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Dartmouth professor honored with engineering award from Queen Elizabeth

By MEGHAN PIERCE
Union Leader Correspondent

February 08. 2017 11:30PM




HANOVER — The Queen of England is honoring Dartmouth engineering professor Eric Fossum for leading a team at NASA’s Jet Propulsion Laboratory in Pasadena, Calif., in the 1990s that created the ‘camera on a chip’ technology.

The prize winners were announced Feb. 1 at the Royal Academy of Engineering in London, Fossum said Wednesday.

Fossum said the announcement included “a lot of lords and sirs,” and Princess Anne was present.

“The Queen will actually award the prize to us personally later in the year at Buckingham Palace, but the scheduling is up to the convenience of Buckingham Palace and the Queen of course,” he said.

Fossum said the honor is “almost as good as a Super Bowl ring. I’m looking forward to it.”

The prestigious Queen Elizabeth Prize for Engineering is a global prize that celebrates world-changing innovations in engineering.

Fossum was one of four engineers awarded the 2017 prize for creating digital imaging sensors, which revolutionized the way we capture and analyze visual information.

“I got a phone call about a week before in the morning informing me that I was going to be receiving the Queen Elizabeth Prize for Engineering, which I thought was a crank call at first,” Fossum said, adding he’s glad he didn’t hang up.

Fossum will share the prize with Nobukazu Teranishi, a research professor at University of Hyogo and Shizuoka University, Japan, who developed the pinned photodiode, a device incorporated into most CMOS image sensors; and retired Bell Lab scientists Michael Tompsett and George Smith, who were among the inventors of the CCD image sensor that preceded CMOS, according to a press release from Dartmouth.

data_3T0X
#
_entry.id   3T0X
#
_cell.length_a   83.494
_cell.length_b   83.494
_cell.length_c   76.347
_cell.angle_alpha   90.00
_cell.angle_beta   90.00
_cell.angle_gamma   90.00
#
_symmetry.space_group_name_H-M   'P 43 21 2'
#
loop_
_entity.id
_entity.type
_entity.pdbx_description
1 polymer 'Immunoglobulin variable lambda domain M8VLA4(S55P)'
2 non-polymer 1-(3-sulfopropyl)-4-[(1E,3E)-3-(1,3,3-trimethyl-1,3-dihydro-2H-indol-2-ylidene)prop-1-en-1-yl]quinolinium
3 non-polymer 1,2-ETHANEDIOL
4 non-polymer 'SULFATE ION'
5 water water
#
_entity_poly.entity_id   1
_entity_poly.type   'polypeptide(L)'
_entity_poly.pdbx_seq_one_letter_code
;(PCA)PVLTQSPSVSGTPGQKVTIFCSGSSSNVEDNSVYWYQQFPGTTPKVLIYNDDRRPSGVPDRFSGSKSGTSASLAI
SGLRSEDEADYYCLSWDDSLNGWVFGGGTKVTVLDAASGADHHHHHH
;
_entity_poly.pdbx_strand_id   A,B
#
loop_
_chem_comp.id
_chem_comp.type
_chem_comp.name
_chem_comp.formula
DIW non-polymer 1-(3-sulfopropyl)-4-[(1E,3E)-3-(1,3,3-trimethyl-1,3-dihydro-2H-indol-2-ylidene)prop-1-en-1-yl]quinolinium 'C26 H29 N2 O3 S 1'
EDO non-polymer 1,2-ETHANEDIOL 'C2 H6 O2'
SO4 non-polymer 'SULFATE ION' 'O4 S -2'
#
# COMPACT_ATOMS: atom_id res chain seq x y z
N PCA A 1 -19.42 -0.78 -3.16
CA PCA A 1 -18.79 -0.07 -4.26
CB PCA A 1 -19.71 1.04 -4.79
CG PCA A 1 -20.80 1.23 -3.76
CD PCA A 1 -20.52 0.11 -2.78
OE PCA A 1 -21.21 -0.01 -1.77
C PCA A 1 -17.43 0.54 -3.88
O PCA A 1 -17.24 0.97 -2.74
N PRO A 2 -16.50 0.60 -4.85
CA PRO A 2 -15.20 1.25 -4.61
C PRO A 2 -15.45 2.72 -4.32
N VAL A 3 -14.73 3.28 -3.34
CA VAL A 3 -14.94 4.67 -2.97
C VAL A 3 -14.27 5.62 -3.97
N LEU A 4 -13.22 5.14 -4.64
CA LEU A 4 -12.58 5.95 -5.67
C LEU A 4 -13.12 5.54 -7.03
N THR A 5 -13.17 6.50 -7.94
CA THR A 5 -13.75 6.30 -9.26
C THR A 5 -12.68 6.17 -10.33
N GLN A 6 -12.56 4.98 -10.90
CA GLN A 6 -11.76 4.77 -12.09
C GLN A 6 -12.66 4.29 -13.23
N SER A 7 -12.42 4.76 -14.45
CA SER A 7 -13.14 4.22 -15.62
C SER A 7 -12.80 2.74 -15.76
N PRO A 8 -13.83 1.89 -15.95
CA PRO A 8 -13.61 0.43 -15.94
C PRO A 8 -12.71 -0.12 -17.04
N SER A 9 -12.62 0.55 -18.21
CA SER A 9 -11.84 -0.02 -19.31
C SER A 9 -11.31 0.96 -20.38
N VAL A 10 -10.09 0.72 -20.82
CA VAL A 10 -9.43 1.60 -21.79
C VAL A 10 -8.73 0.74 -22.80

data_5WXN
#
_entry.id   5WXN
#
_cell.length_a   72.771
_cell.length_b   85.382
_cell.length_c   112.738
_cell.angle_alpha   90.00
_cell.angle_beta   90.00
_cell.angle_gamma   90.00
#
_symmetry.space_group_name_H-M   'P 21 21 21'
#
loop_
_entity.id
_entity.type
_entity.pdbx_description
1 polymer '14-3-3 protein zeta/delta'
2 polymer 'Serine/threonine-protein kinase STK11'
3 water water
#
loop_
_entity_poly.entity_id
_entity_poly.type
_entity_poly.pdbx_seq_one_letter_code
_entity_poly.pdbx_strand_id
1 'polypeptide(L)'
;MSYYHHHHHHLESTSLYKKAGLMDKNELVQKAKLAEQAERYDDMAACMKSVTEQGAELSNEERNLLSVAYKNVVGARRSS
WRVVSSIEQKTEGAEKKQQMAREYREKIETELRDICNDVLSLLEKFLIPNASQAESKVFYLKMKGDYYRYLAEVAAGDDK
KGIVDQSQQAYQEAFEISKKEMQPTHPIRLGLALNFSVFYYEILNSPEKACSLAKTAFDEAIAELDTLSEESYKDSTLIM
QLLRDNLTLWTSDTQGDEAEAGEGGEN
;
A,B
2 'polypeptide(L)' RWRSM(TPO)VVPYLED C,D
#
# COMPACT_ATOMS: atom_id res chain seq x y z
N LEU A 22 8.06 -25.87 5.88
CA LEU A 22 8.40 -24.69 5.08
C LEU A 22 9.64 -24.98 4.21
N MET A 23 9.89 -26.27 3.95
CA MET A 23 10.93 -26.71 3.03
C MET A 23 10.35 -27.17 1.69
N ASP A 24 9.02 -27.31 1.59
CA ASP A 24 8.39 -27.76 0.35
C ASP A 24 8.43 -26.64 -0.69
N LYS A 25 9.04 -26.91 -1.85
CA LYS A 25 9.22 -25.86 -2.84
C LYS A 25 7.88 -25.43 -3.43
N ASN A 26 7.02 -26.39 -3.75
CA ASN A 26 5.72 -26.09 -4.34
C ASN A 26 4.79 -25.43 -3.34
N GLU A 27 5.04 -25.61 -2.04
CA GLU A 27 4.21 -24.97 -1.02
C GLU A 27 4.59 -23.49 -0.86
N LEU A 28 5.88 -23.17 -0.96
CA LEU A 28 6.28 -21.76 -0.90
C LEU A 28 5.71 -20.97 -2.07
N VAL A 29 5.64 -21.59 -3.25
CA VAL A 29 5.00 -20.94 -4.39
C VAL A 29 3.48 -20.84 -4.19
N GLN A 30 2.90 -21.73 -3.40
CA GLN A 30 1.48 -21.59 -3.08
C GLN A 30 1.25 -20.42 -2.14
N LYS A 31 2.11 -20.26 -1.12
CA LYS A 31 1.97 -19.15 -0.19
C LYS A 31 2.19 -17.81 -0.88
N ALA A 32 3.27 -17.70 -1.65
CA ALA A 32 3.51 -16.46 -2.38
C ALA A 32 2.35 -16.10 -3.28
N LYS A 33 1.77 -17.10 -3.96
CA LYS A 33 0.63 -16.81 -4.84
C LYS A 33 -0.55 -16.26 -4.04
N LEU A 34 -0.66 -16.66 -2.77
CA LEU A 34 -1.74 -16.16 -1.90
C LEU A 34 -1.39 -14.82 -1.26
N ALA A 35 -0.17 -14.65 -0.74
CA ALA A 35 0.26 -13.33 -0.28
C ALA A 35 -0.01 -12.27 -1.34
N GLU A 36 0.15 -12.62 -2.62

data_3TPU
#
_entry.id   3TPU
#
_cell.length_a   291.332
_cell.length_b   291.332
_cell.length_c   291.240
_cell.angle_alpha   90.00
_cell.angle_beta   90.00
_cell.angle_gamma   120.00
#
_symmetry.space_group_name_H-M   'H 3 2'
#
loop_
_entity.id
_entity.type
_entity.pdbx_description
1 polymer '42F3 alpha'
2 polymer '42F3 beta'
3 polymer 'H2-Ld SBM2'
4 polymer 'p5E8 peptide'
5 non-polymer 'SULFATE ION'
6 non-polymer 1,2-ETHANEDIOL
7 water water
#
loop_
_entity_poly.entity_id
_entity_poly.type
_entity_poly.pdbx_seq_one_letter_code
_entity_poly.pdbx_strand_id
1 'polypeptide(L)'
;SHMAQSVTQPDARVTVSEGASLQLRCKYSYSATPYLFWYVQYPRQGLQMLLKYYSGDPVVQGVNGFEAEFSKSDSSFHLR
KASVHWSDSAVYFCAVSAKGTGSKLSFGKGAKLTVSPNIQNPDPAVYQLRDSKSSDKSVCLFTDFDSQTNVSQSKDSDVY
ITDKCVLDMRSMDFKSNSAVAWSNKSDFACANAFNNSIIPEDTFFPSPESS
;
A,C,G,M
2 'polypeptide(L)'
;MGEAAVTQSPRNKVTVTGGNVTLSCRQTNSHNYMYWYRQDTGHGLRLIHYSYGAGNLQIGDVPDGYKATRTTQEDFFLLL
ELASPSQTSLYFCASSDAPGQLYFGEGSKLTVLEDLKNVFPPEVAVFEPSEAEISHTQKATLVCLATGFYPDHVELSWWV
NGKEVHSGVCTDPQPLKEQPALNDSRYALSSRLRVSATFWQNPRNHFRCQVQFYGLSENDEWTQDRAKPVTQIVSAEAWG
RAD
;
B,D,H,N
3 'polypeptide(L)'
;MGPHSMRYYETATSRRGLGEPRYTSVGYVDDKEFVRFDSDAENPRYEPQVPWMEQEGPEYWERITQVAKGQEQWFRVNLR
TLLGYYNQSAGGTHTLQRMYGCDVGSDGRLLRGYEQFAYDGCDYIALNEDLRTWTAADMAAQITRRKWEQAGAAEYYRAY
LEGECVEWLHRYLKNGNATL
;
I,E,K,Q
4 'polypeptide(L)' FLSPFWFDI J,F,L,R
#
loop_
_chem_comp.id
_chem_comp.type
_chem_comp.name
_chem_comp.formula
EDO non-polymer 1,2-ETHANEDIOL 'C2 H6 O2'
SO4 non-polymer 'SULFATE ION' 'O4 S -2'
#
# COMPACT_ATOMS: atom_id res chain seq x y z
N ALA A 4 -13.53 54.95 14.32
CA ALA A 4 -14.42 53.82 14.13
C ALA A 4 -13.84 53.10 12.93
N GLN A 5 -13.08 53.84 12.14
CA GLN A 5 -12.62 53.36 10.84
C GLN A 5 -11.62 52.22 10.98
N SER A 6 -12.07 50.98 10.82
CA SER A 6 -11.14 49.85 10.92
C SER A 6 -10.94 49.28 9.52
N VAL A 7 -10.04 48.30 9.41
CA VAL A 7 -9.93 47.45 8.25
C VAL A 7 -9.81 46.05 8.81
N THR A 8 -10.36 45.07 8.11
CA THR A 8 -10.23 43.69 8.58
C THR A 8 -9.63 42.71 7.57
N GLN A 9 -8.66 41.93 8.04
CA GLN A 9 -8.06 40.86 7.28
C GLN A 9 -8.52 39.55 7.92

Fossum played his part by leading a team at in the early 1990s that developed the complementary metal oxide semiconductor (CMOS) image sensor, which allowed cameras to be made smaller, cheaper and with better battery life. It was intended for outer space.

“In order to try to build a smaller spacecraft .... we wanted to miniaturize those cameras to a much smaller size,” Fossum said. “After we worked on that we realized it would be very useful here on earth for various applications.”

After the invention he saw the commercial potential and tried to get a U.S. company to “pick up the torch,” and develop it for market. Unable to find a willing company, in 1995 Fossum and his then-wife Dr. Sabrina Kemeny founded Photobit.

After selling the company in 2001, he decided to retire to New Hampshire where he settled in a lake house on Winnipesaukee.

Fossum, 59, is originally from Connecticut and enjoyed returning to New England. He briefly returned to California to run another company, but then retired again. Realizing he was not quite ready for retirement he looked for a way to give back to New Hampshire.

He reached out to Dartmouth College officials and became a part-time professor. These days he is very much a full-time professor of engineering at the Thayer School of Engineering at Dartmouth, he said.

Fossum and his wife, Susan Fossum, have a passion for drawing youth to the field of engineering through their support and work with Camp Invention. Camp Invention was created by the National Inventors Hall of Fame, of which Fossum is a member.

Fossum said the camp is “a program in the summer for students to spend a week taking things apart and creating things and basically exploring invention and the creative process.”

Fossum will be honored with a trophy and a fourth of the prize money, which is 1 million pounds.

He said he intends to use the prize to give back, “most likely through the Camp Invention program,” Fossum said. “I can guarantee that’s what’s going to happen. … I feel pretty humbled by that prize, astonished and humbled at the same time, and I want to do good by it.”

mpierce@newstote.com


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